The Downforce Trust, Eco Champ–Alfred Brownell, Vanishing Primates—Souls of the Forest!

by | Jan 31, 2023 | Podcasts, The Climate Daily

The Downforce Trust, plus eco champ–Alfred Brownell, and Vanishing Primates—Souls of the Forest!



The Downforce Trust promotes action on climate change, specifically through funding research and programs designed to accelerate the deployment and scaling of known technologies. The Trust has a particular interest in carbon drawdown using nature-based solutions as these are available and scalable today. According to the US Federal Emergency Management Agency, nature-based solutions are sustainable planning, design, environmental management and engineering practices that weave natural features or processes into the built environment to promote adaptation and resilience. These solutions use natural features and processes to: combat climate change, reduce flood risk, improve water quality, protect coastal property, restore and protect wetlands, stabilize shorelines, reduce urban heat and much more.

Why does the work of the DownForce Trust matter to us? In the words of then US presidential candidate Joe Biden while announcing his presidential campaign’s plan for rural America back in 2020, “Soil is the next frontier for storing carbon.”  And in the words of the United States Secretary of Defense, in a February 2022  US Army Climate Strategy report: “We face all kinds of threats in our line of work, but few of them truly deserve to be called existential. The climate crisis does. Climate change is making the world more unsafe and we need to act.”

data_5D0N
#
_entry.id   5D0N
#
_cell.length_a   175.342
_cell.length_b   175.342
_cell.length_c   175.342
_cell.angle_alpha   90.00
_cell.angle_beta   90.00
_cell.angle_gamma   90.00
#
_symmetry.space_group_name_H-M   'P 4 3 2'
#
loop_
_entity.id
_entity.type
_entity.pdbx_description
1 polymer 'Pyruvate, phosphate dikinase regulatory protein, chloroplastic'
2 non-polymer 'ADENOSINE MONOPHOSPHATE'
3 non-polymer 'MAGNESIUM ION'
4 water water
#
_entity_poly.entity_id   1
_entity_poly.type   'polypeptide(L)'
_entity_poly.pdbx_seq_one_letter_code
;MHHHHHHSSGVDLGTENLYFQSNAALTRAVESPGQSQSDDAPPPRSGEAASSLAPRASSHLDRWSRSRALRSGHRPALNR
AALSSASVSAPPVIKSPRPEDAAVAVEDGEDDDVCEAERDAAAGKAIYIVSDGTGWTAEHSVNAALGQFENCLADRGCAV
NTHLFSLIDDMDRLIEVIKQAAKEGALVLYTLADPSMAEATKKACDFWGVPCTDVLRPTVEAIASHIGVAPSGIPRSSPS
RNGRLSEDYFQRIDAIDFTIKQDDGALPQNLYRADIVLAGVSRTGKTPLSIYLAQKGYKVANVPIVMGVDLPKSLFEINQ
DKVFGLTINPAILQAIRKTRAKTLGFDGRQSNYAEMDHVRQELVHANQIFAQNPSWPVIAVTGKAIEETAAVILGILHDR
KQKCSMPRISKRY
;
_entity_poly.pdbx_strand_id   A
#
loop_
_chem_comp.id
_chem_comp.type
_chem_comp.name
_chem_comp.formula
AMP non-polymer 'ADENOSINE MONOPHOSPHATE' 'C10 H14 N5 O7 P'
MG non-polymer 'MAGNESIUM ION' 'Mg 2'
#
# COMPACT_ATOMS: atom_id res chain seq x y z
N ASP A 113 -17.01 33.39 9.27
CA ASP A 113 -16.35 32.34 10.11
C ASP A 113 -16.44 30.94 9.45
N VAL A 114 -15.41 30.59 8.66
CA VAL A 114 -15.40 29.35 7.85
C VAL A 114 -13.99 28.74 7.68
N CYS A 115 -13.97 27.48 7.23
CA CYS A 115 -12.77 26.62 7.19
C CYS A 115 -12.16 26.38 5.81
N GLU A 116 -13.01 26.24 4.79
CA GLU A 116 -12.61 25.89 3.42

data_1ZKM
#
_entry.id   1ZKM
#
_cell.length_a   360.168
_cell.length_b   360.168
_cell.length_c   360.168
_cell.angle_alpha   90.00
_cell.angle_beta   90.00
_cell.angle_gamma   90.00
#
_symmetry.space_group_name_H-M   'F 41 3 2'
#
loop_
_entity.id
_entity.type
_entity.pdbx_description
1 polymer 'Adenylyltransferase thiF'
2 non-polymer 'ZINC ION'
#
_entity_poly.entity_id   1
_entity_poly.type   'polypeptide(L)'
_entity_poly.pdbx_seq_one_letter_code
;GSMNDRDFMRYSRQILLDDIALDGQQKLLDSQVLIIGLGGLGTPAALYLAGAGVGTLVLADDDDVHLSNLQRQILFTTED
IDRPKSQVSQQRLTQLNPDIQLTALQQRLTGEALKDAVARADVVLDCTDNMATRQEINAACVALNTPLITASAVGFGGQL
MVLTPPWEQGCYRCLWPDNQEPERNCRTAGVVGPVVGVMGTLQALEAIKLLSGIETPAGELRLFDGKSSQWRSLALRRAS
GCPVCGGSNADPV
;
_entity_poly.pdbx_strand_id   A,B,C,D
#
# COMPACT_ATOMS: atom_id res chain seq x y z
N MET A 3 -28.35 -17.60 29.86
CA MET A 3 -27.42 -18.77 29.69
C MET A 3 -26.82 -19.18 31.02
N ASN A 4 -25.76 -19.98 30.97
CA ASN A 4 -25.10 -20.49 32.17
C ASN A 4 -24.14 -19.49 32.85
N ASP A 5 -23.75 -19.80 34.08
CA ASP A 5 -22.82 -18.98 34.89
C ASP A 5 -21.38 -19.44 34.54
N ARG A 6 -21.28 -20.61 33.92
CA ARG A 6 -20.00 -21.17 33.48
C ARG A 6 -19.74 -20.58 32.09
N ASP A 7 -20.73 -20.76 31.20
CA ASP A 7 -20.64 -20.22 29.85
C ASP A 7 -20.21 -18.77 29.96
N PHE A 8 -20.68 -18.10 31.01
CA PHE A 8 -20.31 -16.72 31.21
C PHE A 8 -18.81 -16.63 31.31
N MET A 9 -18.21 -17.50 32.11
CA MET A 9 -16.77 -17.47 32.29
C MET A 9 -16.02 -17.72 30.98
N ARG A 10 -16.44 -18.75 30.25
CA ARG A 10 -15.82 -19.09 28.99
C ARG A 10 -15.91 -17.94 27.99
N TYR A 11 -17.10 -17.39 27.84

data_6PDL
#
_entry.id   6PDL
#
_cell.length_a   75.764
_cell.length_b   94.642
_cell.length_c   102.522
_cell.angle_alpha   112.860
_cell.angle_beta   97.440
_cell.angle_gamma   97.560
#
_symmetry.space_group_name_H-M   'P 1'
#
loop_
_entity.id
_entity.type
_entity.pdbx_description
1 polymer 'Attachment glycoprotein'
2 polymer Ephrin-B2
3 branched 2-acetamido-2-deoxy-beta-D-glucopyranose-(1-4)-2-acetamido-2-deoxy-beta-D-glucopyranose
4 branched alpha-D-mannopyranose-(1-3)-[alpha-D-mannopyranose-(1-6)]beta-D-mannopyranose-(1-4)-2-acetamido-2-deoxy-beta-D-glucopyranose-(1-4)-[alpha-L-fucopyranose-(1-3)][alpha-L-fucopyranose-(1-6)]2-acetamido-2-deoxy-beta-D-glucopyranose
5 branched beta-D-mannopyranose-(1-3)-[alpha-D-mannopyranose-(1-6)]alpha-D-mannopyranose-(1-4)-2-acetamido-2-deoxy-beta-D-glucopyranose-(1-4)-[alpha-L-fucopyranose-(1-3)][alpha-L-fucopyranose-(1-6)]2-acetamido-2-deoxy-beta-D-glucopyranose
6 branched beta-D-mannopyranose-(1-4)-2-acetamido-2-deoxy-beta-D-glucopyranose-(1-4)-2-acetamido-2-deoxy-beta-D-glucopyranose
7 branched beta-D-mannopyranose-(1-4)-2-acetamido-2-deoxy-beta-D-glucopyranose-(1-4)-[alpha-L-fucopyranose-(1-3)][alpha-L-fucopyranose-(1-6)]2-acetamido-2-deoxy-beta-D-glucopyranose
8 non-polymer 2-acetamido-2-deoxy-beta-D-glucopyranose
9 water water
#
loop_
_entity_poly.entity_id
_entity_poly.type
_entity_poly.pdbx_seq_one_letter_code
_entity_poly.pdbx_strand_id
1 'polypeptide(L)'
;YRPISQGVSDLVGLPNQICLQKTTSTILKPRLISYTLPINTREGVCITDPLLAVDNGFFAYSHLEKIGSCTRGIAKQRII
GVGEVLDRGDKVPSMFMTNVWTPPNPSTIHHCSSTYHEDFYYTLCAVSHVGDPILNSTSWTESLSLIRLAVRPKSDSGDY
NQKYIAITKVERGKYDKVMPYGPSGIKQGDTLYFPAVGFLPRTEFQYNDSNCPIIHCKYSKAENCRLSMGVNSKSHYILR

DEEPER DIVE: DownForce Trust, Website, UK Charity Register, Soil Carbon Sequestration, FEMA



Meet Liberian, Alfred Brownell, an environmental and human rights lawyer and executive director of Green Advocates (GA), a Liberian NGO that he founded to represent communities seeking to protect their environmental and human rights. Brownell also established a network to connect community-based organizations throughout Liberia—the Alliance for Rural Democracy (ARD)—to collaborate on environmental justice work. 

Liberia’s forests (“the lungs of West Africa”) are acutely threatened by the government’s aggressive push for economic development through large concessions to mining, timber, and palm oil companies. During her long reign, former President Ellen Johnson Sirleaf signed over roughly 30% of Liberia’s land to outside investors. The government claimed un-deeded land customarily held by indigenous peoples as public land, making community forests vulnerable to destruction by massive agro-industrial and mining projects.